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As the end of World War Two loomed close, the German arms industry turned to a number of Volkssturm rifle designs. These were the crudest and simplest rifles that could be made to work with minimal time, labor, and raw materials. Most were bolt action rifles chambered for 8x57mm, like the Walther VG-1 – but in December 1944 a Rheinmetall design in 8x33mm was tested and approved.
This design, designated the VG-3 by the military but also known as the VG45K by the company, was a simple bolt action turnbolt rifle. It never appear to have actually entered mass production, but two examples were uncovered by British investigators in Sömmerda in 1945. One had a full stock design, and one used a stamped receiver with a separate stock and handguard. It is that second design that was reproduced in the rifle we have today. It feeds from standard Sturmgewehr magazines, and has a pretty interesting stamped receiver design. The bolt guide rails are actually just the top of the receiver stamping, folded down horizontally.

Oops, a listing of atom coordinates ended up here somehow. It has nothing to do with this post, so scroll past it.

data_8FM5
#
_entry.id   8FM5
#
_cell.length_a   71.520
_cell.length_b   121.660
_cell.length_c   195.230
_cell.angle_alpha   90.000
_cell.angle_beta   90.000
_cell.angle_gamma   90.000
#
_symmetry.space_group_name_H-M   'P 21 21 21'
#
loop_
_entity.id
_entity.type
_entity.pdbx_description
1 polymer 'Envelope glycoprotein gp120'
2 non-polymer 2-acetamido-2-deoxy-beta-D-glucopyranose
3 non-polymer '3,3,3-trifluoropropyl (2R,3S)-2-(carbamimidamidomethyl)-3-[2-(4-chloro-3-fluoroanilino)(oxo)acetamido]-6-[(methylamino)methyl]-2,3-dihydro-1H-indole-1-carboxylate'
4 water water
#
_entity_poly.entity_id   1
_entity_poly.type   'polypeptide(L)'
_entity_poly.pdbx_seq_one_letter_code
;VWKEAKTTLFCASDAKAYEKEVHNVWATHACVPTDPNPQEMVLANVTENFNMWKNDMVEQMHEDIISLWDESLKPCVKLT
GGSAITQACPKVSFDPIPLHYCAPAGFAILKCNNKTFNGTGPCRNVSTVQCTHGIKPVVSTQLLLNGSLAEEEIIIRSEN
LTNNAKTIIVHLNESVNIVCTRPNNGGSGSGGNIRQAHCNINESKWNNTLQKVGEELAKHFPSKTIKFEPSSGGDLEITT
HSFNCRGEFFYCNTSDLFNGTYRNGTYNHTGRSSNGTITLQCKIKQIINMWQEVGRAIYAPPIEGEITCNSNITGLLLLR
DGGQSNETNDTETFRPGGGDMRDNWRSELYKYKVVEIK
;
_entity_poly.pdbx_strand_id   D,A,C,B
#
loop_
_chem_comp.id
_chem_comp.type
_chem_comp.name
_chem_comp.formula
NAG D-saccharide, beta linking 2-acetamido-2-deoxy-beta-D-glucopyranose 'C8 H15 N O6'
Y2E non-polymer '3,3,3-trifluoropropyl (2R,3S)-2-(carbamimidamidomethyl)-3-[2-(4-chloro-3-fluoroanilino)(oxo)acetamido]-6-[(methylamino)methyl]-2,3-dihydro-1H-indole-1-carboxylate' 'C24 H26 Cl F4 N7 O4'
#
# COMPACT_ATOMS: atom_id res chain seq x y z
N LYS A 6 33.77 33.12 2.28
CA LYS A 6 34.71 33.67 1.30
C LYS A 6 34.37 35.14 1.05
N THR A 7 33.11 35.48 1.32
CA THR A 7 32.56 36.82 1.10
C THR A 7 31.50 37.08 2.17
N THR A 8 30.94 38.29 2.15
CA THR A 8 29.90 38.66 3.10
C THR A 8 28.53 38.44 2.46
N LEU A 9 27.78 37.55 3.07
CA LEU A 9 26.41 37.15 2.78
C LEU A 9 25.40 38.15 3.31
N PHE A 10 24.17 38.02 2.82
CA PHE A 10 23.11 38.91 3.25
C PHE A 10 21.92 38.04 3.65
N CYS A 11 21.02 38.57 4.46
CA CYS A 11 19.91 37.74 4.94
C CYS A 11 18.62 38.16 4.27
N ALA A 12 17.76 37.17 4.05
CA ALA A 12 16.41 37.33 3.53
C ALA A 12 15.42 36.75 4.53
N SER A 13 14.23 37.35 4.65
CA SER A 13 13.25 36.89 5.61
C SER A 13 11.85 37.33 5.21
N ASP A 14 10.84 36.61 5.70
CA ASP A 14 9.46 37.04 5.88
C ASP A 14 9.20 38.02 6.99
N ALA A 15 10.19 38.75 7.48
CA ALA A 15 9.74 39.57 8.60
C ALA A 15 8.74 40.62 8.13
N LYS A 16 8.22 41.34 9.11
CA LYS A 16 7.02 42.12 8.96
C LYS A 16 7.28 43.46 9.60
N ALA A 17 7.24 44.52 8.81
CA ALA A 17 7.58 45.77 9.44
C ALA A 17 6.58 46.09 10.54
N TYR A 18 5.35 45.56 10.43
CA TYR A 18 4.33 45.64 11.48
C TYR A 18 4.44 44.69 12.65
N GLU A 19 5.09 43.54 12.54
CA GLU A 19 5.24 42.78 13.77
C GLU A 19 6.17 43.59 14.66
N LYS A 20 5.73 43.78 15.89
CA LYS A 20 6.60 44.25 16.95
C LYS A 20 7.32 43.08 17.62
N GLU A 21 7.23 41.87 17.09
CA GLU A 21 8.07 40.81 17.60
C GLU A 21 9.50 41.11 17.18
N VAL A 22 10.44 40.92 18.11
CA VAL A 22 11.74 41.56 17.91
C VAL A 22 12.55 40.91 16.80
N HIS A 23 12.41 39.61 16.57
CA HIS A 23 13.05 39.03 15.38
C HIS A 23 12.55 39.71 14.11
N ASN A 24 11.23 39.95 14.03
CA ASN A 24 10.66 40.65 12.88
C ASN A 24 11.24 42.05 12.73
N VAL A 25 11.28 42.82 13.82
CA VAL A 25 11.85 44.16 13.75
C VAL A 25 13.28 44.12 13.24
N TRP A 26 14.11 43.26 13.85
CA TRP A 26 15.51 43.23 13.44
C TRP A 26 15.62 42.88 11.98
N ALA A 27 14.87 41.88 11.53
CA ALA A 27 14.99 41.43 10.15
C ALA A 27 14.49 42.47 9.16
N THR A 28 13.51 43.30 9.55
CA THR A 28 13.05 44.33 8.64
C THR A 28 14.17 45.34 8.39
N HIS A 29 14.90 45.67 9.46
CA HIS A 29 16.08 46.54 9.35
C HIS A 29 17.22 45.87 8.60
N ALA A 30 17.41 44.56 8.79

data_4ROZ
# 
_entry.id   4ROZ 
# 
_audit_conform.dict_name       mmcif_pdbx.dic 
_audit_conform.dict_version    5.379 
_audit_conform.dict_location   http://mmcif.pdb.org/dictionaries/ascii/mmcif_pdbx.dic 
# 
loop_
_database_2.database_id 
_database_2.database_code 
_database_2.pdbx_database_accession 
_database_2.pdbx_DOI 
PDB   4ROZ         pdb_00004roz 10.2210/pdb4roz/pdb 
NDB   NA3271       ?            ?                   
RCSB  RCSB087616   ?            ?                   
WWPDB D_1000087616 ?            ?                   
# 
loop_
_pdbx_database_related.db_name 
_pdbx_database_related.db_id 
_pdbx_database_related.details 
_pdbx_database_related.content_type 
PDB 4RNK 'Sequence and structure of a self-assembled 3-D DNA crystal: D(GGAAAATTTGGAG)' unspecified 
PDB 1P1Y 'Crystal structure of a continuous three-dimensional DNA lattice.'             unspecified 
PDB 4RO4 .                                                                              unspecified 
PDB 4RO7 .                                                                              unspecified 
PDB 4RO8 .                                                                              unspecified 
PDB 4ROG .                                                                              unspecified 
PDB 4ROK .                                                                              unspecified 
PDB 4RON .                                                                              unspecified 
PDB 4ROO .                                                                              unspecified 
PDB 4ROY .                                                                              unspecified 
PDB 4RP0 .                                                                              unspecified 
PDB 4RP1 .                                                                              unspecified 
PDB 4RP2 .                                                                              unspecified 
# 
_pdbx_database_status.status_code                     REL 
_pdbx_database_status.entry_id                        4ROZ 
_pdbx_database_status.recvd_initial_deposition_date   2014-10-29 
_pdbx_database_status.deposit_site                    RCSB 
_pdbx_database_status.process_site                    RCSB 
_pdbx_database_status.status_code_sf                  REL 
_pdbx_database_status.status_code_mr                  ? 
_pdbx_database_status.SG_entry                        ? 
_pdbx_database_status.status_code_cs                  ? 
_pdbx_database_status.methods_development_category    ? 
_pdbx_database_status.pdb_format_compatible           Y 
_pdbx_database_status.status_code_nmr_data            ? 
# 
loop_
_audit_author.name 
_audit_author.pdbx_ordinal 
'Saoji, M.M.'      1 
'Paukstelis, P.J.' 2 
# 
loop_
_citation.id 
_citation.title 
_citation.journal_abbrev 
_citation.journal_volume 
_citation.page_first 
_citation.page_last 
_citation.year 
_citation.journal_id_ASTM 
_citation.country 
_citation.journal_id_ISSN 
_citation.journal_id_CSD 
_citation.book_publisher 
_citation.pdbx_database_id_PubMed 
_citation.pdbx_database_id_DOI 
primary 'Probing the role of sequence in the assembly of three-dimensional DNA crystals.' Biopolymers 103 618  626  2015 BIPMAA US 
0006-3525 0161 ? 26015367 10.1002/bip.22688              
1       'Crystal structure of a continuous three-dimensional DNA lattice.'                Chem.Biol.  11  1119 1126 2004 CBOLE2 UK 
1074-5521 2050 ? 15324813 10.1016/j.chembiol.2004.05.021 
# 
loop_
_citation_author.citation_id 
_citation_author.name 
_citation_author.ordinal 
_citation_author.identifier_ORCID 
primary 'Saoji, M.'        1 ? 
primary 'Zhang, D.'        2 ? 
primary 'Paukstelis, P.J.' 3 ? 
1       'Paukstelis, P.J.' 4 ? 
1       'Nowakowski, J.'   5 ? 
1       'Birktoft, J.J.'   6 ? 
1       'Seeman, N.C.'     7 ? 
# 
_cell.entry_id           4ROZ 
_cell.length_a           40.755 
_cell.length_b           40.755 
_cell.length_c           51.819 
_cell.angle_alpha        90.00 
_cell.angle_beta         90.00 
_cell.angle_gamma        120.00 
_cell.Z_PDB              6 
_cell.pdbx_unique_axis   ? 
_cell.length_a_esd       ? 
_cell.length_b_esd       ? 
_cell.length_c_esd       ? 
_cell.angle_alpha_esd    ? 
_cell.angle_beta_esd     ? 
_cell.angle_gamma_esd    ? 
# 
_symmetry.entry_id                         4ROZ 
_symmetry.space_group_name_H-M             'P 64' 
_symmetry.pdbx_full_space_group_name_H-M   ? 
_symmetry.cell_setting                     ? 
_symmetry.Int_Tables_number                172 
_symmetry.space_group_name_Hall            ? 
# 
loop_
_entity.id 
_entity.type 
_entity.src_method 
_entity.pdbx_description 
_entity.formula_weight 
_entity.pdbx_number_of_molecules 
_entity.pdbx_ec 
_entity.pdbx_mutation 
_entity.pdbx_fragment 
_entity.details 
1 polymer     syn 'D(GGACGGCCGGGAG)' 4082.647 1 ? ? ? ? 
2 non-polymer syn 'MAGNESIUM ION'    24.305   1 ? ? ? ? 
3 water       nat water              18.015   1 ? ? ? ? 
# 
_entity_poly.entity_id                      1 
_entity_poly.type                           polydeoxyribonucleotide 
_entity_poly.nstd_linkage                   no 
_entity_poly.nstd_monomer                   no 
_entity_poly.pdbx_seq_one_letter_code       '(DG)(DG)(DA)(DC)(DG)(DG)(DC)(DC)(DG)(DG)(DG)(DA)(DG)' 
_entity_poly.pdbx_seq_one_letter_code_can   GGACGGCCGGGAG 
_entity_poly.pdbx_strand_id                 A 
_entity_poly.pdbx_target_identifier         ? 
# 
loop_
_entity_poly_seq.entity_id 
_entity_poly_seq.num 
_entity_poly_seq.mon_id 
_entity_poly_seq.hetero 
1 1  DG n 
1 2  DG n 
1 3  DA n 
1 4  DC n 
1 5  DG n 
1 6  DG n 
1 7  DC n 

Thanks to the relatively low power of the the 8x33mm cartridge, it is a pretty comfortable rifle to shoot despite the heavy trigger and rather sharp edge on the stock. And this example proved more accurate and more reliable than I had expected!
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At Forgotten Weapons I think the most interesting guns out there are the most obscure ones. I try to search out experimental and prototype weapons and show you how they work, in addition to more conventional guns that you may not have heard of before. You’re much more likely to find a video on the Cei Rigotti or Webley-Fosbery here than an AR or Glock. So, do you want to learn about something new today? Then stick around!